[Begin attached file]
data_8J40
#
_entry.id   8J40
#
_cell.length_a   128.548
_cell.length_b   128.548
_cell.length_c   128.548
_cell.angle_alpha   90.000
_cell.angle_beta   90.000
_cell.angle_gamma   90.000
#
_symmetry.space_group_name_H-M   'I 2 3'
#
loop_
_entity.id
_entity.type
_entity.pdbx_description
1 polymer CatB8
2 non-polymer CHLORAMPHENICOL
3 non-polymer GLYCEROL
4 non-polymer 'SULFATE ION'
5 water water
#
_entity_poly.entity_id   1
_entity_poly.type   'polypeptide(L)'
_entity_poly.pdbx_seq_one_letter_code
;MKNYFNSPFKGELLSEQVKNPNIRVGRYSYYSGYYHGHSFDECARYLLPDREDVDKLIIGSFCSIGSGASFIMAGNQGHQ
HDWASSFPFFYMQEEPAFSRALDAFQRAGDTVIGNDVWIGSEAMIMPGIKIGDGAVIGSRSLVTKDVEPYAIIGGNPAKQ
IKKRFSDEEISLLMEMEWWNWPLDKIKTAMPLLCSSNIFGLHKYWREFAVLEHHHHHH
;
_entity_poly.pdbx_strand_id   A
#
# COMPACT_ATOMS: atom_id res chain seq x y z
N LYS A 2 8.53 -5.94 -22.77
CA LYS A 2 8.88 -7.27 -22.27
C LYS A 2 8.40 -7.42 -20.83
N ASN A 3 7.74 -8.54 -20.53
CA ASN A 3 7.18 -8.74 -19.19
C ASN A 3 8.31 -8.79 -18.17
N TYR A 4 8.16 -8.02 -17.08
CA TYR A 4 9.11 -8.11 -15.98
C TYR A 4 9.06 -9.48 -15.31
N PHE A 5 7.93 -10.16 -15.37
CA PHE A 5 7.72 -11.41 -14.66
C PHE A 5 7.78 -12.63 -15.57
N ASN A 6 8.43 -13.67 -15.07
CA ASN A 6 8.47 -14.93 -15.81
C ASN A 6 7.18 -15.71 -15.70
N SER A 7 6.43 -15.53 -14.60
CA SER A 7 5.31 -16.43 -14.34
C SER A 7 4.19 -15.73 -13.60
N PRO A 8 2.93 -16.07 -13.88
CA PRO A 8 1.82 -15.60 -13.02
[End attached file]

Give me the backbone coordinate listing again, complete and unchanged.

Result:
data_8J40
#
_entry.id   8J40
#
_cell.length_a   128.548
_cell.length_b   128.548
_cell.length_c   128.548
_cell.angle_alpha   90.000
_cell.angle_beta   90.000
_cell.angle_gamma   90.000
#
_symmetry.space_group_name_H-M   'I 2 3'
#
loop_
_entity.id
_entity.type
_entity.pdbx_description
1 polymer CatB8
2 non-polymer CHLORAMPHENICOL
3 non-polymer GLYCEROL
4 non-polymer 'SULFATE ION'
5 water water
#
_entity_poly.entity_id   1
_entity_poly.type   'polypeptide(L)'
_entity_poly.pdbx_seq_one_letter_code
;MKNYFNSPFKGELLSEQVKNPNIRVGRYSYYSGYYHGHSFDECARYLLPDREDVDKLIIGSFCSIGSGASFIMAGNQGHQ
HDWASSFPFFYMQEEPAFSRALDAFQRAGDTVIGNDVWIGSEAMIMPGIKIGDGAVIGSRSLVTKDVEPYAIIGGNPAKQ
IKKRFSDEEISLLMEMEWWNWPLDKIKTAMPLLCSSNIFGLHKYWREFAVLEHHHHHH
;
_entity_poly.pdbx_strand_id   A
#
# COMPACT_ATOMS: atom_id res chain seq x y z
N LYS A 2 8.53 -5.94 -22.77
CA LYS A 2 8.88 -7.27 -22.27
C LYS A 2 8.40 -7.42 -20.83
N ASN A 3 7.74 -8.54 -20.53
CA ASN A 3 7.18 -8.74 -19.19
C ASN A 3 8.31 -8.79 -18.17
N TYR A 4 8.16 -8.02 -17.08
CA TYR A 4 9.11 -8.11 -15.98
C TYR A 4 9.06 -9.48 -15.31
N PHE A 5 7.93 -10.16 -15.37
CA PHE A 5 7.72 -11.41 -14.66
C PHE A 5 7.78 -12.63 -15.57
N ASN A 6 8.43 -13.67 -15.07
CA ASN A 6 8.47 -14.93 -15.81
C ASN A 6 7.18 -15.71 -15.70
N SER A 7 6.43 -15.53 -14.60
CA SER A 7 5.31 -16.43 -14.34
C SER A 7 4.19 -15.73 -13.60
N PRO A 8 2.93 -16.07 -13.88
CA PRO A 8 1.82 -15.60 -13.02